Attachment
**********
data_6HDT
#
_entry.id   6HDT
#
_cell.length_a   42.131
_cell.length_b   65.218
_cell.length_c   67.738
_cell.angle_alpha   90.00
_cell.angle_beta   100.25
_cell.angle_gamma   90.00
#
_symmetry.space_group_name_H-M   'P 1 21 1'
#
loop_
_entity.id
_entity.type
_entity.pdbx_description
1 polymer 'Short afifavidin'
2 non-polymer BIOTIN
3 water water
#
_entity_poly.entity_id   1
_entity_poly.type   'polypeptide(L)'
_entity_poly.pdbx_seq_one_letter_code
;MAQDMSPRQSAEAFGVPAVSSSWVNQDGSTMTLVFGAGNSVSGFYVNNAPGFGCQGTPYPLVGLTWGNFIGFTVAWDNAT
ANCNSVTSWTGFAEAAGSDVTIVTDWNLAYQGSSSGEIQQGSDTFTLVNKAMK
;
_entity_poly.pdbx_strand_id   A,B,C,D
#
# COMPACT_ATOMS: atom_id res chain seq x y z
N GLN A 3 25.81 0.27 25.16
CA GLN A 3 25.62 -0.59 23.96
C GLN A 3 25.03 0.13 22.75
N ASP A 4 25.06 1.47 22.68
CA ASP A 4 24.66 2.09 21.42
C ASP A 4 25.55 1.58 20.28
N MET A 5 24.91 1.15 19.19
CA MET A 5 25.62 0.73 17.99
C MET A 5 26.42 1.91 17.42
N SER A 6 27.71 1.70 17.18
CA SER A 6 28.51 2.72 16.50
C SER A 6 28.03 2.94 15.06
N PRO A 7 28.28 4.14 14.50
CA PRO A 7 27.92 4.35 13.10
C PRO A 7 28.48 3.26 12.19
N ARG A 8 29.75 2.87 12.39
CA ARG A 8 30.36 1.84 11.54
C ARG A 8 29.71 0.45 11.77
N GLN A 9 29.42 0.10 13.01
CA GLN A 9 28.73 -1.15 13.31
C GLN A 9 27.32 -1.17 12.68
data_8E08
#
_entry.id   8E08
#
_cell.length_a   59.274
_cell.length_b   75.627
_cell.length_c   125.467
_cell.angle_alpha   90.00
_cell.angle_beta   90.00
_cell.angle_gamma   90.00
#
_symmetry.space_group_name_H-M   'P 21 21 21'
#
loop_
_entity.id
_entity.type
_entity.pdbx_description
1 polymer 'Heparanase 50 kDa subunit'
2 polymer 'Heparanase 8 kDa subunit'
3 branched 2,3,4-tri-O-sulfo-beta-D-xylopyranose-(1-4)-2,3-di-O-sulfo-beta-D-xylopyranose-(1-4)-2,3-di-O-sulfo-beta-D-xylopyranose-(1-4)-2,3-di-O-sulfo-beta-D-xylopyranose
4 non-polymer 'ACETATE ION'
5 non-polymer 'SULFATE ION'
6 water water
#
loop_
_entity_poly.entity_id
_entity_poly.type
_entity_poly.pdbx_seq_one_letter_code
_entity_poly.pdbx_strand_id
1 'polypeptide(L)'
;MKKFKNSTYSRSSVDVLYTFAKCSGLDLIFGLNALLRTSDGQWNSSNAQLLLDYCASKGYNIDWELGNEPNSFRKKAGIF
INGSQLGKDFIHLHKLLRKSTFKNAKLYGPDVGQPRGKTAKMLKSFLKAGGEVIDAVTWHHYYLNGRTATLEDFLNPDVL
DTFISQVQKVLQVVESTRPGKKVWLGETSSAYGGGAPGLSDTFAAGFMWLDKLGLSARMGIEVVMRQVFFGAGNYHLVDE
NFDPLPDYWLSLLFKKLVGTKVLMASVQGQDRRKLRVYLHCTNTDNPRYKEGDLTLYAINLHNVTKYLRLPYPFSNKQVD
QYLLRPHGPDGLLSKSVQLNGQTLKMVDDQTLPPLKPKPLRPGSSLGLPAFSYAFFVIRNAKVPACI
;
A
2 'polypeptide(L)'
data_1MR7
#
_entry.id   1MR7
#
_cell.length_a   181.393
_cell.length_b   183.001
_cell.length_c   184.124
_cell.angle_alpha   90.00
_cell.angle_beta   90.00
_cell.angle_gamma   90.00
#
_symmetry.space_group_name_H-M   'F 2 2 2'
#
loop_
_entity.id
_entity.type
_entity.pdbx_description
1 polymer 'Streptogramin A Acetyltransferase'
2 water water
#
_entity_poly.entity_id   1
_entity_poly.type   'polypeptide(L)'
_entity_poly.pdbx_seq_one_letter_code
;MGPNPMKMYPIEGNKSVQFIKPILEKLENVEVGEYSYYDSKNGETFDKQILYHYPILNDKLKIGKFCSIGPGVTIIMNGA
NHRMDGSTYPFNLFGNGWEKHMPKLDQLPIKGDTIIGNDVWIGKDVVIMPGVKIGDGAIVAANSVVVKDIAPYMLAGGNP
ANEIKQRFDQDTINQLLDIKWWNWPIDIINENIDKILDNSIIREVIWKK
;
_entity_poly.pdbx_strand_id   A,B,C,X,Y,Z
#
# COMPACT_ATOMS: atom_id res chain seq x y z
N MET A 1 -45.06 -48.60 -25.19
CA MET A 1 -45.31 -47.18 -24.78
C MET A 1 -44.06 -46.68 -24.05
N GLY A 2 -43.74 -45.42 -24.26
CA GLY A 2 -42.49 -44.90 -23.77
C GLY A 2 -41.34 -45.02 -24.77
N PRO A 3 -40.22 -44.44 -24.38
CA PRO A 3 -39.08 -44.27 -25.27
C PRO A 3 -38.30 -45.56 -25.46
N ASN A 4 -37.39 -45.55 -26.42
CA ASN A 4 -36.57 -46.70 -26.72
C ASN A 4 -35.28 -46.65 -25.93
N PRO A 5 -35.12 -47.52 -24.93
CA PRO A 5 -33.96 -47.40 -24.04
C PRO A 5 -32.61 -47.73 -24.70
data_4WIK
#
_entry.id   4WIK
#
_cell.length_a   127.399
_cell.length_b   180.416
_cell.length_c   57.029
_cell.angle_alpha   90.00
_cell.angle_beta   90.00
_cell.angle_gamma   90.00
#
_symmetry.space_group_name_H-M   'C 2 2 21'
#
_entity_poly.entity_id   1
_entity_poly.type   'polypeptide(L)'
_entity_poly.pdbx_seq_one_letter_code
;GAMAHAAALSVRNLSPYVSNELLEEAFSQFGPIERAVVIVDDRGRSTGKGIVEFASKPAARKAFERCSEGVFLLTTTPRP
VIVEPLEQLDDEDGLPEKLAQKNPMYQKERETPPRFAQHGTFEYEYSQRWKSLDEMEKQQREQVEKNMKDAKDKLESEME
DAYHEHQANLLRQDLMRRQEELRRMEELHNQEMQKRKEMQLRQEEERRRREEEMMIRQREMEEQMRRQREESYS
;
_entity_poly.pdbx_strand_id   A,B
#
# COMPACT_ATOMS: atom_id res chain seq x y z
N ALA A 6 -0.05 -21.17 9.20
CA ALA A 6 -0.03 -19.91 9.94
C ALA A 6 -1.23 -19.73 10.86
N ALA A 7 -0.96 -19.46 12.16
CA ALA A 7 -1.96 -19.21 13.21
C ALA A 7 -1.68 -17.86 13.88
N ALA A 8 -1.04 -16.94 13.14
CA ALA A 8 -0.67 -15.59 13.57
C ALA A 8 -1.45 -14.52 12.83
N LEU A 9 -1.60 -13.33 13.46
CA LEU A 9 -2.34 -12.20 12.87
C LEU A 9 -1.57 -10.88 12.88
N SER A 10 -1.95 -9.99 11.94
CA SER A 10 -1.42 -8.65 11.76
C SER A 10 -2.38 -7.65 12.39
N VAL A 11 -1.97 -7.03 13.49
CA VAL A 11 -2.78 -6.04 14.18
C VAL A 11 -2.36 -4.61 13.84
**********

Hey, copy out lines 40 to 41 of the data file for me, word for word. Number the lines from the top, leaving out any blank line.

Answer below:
N SER A 6 27.71 1.70 17.18
CA SER A 6 28.51 2.72 16.50